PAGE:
Yes, this might sound like a wild suggestion, at first, but bear with us a little bit. In reality, both movies share a lot of similarities pertaining to their origin, their premise, and their format. Put side by side, they sure prove to be an amazing combination for a good marathon of screams and giggles. You can even tweak the order of the features depending on how you want to begin or end your night. Want something light just to get your friends in the mood while you crack open the first bottles of beer? Then go with Little Shop of Horrors first, and The Thing second. Want to avoid going to bed alone with too much fear and adrenaline pumping through your system? Then the order is The Thing and Little Shop of Horrors. No matter which way you go, you can rest assured that you will have a wonderful night. After all, even if the two movies had nothing in common, they are still incredibly entertaining works of art.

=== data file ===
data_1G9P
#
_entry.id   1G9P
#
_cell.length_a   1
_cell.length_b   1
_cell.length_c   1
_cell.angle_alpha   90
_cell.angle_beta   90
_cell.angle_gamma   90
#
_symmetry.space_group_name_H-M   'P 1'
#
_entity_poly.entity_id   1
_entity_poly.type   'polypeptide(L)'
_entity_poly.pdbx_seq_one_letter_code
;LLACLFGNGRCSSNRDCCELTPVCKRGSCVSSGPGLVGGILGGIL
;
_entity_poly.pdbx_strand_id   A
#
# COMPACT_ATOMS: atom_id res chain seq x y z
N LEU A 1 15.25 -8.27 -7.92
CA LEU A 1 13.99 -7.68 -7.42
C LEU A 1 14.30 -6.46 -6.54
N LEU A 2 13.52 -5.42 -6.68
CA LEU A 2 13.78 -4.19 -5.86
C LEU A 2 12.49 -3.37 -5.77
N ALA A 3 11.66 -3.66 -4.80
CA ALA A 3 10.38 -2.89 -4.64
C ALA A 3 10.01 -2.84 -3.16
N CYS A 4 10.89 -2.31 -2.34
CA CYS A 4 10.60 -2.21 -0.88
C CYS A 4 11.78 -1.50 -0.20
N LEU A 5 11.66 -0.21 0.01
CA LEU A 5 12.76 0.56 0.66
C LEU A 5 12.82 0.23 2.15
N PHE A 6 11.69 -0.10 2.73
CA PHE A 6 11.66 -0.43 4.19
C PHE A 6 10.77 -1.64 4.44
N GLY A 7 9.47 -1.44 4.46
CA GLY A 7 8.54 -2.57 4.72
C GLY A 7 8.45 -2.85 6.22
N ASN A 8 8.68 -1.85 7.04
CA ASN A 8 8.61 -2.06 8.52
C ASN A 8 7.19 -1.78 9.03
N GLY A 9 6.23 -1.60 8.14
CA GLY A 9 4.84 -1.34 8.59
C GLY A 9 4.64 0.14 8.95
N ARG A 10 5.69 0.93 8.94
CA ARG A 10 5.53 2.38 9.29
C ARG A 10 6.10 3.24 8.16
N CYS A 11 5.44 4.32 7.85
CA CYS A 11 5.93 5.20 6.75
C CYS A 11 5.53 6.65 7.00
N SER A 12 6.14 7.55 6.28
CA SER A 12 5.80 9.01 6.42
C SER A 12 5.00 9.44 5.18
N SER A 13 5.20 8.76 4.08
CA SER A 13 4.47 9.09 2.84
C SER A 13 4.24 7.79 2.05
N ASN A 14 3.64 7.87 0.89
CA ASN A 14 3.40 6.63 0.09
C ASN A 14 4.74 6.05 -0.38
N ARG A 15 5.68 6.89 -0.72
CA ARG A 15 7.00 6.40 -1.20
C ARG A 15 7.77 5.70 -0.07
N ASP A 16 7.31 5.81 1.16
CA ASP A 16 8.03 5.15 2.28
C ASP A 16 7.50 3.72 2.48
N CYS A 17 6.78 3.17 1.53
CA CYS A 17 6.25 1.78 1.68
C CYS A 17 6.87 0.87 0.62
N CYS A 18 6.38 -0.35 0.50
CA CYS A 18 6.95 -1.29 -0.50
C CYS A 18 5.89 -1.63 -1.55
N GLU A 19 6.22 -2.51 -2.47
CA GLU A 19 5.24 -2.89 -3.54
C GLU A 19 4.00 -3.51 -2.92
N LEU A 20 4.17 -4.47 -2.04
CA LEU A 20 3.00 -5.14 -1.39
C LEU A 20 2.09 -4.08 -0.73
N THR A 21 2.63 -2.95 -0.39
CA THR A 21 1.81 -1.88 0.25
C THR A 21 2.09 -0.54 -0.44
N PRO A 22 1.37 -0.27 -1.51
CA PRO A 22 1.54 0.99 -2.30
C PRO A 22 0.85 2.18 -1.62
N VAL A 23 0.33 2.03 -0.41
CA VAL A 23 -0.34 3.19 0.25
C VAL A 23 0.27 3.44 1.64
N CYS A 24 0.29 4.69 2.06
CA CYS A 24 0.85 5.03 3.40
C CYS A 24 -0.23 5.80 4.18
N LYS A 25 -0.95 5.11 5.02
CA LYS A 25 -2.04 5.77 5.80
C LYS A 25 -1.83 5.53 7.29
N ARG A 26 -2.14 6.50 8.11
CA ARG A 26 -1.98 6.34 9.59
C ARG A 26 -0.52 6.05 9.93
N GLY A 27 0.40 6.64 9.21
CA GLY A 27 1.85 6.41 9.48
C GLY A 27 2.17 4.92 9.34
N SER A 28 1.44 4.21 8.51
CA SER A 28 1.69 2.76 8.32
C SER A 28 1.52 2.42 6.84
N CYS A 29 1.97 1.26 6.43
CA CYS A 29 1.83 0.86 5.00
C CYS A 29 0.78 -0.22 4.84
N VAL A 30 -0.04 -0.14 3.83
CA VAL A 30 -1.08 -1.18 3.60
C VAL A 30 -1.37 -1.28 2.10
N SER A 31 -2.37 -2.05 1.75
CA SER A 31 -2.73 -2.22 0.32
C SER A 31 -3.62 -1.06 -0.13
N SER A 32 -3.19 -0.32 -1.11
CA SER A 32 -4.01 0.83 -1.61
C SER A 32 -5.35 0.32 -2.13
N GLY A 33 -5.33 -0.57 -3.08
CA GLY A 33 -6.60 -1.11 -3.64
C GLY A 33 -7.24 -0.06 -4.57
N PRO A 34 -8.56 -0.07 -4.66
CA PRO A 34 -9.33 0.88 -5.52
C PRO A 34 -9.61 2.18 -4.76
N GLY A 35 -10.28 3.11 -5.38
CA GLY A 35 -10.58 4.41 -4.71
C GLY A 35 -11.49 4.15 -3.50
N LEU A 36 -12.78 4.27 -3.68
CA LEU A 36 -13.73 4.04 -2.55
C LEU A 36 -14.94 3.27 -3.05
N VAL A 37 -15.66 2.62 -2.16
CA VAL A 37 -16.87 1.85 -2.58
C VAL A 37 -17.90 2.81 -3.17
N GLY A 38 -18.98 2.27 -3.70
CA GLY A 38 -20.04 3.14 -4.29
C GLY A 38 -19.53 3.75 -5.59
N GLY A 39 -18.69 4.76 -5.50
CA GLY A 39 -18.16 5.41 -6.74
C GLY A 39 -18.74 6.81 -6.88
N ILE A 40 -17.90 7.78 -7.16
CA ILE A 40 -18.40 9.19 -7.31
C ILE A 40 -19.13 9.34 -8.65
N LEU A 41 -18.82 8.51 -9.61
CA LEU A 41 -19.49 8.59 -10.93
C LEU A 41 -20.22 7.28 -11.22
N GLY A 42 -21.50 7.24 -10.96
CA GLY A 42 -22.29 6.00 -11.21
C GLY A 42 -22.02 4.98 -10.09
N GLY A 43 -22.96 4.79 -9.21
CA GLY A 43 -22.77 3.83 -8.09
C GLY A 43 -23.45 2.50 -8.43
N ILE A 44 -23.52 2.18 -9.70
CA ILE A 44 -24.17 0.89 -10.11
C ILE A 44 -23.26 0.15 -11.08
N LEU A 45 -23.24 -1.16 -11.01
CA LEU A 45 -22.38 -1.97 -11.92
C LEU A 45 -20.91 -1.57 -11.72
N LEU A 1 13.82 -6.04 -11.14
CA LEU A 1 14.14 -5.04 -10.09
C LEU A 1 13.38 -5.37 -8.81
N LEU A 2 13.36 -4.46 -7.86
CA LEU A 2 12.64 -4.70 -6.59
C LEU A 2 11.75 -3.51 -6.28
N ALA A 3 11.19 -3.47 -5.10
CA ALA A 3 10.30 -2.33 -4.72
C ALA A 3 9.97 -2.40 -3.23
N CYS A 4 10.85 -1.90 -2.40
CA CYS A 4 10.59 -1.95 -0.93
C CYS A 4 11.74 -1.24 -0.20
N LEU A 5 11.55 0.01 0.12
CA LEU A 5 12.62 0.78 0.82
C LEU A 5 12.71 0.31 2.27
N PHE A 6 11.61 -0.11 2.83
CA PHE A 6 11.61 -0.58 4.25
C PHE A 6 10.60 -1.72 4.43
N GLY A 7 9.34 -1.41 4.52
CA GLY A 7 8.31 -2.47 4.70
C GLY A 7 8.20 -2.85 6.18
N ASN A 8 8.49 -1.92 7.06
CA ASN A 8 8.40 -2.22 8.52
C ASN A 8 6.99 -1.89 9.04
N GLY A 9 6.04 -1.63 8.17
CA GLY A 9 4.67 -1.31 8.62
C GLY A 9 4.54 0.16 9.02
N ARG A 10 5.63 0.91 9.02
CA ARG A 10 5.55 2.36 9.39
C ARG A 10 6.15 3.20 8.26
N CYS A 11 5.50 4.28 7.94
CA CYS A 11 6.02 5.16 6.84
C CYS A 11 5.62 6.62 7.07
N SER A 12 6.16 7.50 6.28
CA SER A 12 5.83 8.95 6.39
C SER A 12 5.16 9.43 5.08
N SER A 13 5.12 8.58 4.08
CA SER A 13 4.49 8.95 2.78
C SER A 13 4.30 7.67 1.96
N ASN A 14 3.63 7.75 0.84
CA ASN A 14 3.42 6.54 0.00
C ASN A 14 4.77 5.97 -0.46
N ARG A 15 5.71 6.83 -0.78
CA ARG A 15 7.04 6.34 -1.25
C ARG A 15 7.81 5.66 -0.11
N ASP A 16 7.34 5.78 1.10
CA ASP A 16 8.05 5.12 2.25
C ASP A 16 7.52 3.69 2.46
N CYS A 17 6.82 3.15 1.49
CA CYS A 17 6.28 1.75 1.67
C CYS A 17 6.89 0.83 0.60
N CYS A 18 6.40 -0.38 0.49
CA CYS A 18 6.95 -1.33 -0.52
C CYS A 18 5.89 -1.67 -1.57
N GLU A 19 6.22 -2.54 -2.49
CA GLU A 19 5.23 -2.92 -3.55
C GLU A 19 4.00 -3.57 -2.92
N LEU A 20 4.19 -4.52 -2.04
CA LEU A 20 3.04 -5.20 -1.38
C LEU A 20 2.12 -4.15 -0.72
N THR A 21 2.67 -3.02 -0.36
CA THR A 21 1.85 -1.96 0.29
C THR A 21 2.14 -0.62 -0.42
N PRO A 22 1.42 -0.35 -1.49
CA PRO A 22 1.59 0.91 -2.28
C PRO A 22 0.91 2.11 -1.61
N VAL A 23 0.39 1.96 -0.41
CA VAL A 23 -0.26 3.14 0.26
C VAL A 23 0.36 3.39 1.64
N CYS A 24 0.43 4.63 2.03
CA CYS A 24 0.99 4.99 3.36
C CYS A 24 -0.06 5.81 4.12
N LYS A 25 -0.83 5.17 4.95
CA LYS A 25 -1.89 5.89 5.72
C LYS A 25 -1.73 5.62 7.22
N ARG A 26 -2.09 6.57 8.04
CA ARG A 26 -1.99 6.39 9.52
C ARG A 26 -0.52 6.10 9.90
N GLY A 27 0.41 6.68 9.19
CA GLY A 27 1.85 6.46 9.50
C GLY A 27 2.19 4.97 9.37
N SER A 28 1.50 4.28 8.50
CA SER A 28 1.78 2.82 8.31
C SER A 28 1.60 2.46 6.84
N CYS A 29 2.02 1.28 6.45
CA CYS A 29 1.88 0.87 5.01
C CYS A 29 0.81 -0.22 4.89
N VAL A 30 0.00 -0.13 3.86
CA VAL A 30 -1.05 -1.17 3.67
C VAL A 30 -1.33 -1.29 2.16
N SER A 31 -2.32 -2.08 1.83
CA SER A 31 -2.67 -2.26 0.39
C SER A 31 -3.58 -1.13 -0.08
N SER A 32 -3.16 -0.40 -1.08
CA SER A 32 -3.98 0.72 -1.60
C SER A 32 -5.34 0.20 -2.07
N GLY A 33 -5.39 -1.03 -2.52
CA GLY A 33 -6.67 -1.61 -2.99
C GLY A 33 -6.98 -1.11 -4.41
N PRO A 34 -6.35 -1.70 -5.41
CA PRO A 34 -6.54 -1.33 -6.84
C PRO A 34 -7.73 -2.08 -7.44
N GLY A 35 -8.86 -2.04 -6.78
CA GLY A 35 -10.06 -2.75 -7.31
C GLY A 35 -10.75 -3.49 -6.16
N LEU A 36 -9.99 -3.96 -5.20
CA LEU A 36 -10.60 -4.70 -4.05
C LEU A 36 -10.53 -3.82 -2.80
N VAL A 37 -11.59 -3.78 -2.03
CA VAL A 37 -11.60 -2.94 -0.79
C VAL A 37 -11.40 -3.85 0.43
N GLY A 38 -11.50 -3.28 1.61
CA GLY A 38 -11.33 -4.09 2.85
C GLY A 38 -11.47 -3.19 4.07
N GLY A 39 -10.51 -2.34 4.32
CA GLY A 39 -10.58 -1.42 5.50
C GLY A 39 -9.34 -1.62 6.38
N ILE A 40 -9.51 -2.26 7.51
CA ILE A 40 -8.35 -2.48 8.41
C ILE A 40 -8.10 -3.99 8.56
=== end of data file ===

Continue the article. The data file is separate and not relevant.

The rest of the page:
What Are ‘The Thing’ and ‘Little Shop of Horrors’ About?
The first thing that you need to understand about the Little Shop of Horrors/The Thing combo is that you are in for a night of cosmic horror. Released in 1982, The Thing follows a group of men in a US government expedition to the South Pole coming face to face with a horrendous shape-shifting creature. Led by helicopter pilot R.J. MacReady (Kurt Russell), the members of the expedition find themselves trapped in their station by both the snow and this new, extraterrestrial threat. As the creature begins to take them apart one by one, paranoia settles in as none of them know for sure who is still human.